Using e-cigarettes at the time of quitting smoking
A sub-analysis of the survey focused on participants who formerly smoked and were using e-cigarettes at the time of smoking cessation. They represented 74.6% of the study sample (n = 51,641, Fig. 1).
Table 4 presents the e-cigarette use patterns, equipment, and flavor used by this subgroup of study participants at the time of quitting smoking. From all participants who formerly smoked, 8.3% reported that they were not using e-cigarettes at the time of quitting; they were excluded from the present analysis. The vast majority of this subgroup reported that they would definitely or probably still be smoking today if they had never started using e-cigarettes. Most were using advanced e-cigarette devices, while the most popular nicotine concentration at the time of quitting was 1–6 mg/mL, followed by 18–24 mg/mL. The vast majority considered finding the flavor of preference as an extremely or very important factor in their attempt to quit smoking, and identified fruit, dessert/pastry/bakery and candy/chocolate/sweet as the flavors that were particularly helpful for quitting smoking. The most popular flavor choices at the time of quitting smoking were fruit flavors, followed by dessert/pastry/bakery. Only 15% of participants were using tobacco flavors. Fruit and dessert/pastry/bakery and candy/chocolate/sweet flavors were considered particularly helpful to avoid relapse to smoking, with only 7.3% considering that tobacco flavors could have such a role.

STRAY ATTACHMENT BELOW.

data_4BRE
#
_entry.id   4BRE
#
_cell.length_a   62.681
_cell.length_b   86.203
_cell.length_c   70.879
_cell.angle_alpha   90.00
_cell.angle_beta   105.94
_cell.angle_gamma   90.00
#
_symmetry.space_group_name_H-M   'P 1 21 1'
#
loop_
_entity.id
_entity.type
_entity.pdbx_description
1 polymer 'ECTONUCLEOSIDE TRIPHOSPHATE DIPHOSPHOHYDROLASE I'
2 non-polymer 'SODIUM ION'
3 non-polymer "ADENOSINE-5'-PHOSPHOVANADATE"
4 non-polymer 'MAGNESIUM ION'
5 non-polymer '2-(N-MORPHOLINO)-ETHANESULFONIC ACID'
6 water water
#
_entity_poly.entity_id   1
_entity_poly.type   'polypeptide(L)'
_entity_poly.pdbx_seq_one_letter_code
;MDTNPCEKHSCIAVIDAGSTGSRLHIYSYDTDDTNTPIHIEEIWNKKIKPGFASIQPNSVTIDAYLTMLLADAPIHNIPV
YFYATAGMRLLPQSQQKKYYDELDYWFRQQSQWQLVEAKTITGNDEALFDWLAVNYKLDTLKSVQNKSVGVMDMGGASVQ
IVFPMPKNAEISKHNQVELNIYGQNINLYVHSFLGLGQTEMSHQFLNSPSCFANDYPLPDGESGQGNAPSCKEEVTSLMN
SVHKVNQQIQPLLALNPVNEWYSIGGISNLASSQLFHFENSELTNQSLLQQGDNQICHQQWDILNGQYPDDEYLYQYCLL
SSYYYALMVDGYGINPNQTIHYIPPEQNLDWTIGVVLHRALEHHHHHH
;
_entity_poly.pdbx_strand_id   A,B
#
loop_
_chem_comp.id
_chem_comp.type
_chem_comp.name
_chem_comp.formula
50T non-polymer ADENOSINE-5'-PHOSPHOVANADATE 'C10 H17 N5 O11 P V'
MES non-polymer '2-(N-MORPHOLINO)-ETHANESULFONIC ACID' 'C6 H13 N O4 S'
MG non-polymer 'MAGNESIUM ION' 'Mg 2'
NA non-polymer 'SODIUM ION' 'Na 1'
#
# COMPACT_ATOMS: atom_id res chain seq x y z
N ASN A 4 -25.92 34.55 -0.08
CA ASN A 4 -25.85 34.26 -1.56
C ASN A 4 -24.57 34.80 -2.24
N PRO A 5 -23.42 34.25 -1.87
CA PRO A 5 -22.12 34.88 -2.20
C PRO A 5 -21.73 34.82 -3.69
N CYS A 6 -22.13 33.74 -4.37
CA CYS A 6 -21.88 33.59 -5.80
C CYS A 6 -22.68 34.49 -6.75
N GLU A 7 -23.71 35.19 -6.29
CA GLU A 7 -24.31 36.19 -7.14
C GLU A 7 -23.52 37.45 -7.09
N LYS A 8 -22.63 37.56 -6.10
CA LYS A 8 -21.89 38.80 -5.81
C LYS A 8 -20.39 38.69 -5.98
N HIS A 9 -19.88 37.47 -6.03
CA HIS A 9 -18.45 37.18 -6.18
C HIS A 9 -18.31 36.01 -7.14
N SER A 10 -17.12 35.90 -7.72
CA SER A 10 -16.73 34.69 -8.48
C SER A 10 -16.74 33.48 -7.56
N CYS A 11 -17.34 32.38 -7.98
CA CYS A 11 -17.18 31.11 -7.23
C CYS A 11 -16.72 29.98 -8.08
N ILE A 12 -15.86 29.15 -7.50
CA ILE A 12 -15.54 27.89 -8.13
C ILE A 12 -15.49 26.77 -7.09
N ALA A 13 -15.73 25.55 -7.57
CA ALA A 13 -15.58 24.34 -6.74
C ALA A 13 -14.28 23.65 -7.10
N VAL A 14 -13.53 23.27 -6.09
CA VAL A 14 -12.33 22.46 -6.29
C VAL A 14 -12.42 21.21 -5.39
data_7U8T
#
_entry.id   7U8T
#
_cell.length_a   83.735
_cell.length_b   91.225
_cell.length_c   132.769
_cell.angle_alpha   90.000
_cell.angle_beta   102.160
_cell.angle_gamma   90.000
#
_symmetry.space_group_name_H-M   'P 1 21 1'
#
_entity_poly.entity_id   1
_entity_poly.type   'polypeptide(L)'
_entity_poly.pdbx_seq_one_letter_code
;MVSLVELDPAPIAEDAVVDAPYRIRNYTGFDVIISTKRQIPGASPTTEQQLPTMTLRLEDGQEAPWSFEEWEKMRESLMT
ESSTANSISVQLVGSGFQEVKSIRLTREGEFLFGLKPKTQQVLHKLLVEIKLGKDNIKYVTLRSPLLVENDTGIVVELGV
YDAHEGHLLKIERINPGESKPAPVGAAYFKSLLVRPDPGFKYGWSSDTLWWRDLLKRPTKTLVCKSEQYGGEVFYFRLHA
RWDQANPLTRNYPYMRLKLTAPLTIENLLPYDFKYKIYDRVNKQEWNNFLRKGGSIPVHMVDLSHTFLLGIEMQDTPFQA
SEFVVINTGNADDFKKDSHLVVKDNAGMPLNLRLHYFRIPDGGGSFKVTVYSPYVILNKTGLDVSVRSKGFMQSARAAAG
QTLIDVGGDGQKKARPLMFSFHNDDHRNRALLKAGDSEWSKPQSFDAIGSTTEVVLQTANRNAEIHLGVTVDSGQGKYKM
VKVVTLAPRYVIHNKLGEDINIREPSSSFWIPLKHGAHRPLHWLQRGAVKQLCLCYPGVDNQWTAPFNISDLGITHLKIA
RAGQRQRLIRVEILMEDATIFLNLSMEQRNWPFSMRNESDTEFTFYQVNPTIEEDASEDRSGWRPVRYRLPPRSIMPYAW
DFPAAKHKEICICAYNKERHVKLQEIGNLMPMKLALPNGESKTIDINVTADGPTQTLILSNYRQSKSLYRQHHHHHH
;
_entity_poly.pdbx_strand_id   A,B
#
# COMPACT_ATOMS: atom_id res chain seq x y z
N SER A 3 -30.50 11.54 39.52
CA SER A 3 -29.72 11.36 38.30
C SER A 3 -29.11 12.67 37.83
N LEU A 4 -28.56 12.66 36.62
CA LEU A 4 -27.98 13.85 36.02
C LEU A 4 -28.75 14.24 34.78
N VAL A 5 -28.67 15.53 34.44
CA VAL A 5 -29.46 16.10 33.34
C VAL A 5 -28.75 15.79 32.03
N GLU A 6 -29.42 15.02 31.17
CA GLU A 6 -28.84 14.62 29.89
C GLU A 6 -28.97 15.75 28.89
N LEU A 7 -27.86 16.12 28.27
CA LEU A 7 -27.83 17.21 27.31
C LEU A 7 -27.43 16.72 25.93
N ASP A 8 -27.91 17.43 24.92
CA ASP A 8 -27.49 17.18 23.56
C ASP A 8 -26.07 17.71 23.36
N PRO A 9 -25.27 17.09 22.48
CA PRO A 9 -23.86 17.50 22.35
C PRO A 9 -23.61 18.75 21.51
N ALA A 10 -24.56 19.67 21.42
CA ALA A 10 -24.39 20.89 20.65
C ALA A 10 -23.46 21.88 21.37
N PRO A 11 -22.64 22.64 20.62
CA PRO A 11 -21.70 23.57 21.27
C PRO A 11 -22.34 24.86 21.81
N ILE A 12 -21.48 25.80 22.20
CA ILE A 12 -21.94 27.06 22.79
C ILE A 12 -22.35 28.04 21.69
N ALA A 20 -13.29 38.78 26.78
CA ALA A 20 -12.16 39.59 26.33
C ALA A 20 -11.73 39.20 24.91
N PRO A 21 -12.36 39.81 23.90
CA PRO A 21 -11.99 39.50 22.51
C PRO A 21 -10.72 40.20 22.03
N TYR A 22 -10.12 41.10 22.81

Figure 6 presents the transition in flavor choice from e-cigarette use initiation to the time of survey participation by participants who formerly smoked and were using e-cigarettes at the time of quitting smoking. A small increase in prevalence of fruit and dessert/pastry/bakery use was observed over time, which were the most popular choices. A substantial decrease in the use of tobacco flavors to almost 1/3rd the use rate at e-cigarette use initiation was also reported.
Figure 7 shows the single most often used flavor at the time of survey participation by participants who formerly smoked who were using e-cigarettes at the time of quitting smoking. Again, fruit flavors were the most popular, followed by dessert/pastry/bakery. Use of tobacco flavors was rare.